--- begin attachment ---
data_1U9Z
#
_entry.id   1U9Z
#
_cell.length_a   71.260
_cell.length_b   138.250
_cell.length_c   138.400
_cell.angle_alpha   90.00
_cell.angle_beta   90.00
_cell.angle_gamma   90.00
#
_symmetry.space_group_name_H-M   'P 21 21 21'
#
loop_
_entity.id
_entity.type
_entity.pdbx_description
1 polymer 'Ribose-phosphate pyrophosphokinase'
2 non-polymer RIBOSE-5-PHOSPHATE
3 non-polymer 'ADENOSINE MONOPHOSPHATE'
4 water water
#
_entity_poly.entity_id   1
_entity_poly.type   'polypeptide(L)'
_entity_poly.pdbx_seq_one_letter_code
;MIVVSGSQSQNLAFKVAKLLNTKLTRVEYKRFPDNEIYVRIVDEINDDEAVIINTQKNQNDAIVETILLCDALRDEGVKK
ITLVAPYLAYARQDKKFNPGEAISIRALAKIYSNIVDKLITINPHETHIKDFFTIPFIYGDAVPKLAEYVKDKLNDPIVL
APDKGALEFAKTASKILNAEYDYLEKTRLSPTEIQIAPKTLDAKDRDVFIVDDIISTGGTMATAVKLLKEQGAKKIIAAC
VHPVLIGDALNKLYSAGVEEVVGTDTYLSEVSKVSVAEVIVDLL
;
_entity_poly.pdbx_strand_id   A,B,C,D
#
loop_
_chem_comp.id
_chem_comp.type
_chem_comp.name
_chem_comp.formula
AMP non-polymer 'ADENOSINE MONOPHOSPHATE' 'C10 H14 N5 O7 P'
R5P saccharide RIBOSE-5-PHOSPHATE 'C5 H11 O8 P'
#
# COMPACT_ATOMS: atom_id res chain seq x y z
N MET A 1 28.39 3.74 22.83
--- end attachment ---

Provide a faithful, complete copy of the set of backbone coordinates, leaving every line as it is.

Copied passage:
data_1U9Z
#
_entry.id   1U9Z
#
_cell.length_a   71.260
_cell.length_b   138.250
_cell.length_c   138.400
_cell.angle_alpha   90.00
_cell.angle_beta   90.00
_cell.angle_gamma   90.00
#
_symmetry.space_group_name_H-M   'P 21 21 21'
#
loop_
_entity.id
_entity.type
_entity.pdbx_description
1 polymer 'Ribose-phosphate pyrophosphokinase'
2 non-polymer RIBOSE-5-PHOSPHATE
3 non-polymer 'ADENOSINE MONOPHOSPHATE'
4 water water
#
_entity_poly.entity_id   1
_entity_poly.type   'polypeptide(L)'
_entity_poly.pdbx_seq_one_letter_code
;MIVVSGSQSQNLAFKVAKLLNTKLTRVEYKRFPDNEIYVRIVDEINDDEAVIINTQKNQNDAIVETILLCDALRDEGVKK
ITLVAPYLAYARQDKKFNPGEAISIRALAKIYSNIVDKLITINPHETHIKDFFTIPFIYGDAVPKLAEYVKDKLNDPIVL
APDKGALEFAKTASKILNAEYDYLEKTRLSPTEIQIAPKTLDAKDRDVFIVDDIISTGGTMATAVKLLKEQGAKKIIAAC
VHPVLIGDALNKLYSAGVEEVVGTDTYLSEVSKVSVAEVIVDLL
;
_entity_poly.pdbx_strand_id   A,B,C,D
#
loop_
_chem_comp.id
_chem_comp.type
_chem_comp.name
_chem_comp.formula
AMP non-polymer 'ADENOSINE MONOPHOSPHATE' 'C10 H14 N5 O7 P'
R5P saccharide RIBOSE-5-PHOSPHATE 'C5 H11 O8 P'
#
# COMPACT_ATOMS: atom_id res chain seq x y z
N MET A 1 28.39 3.74 22.83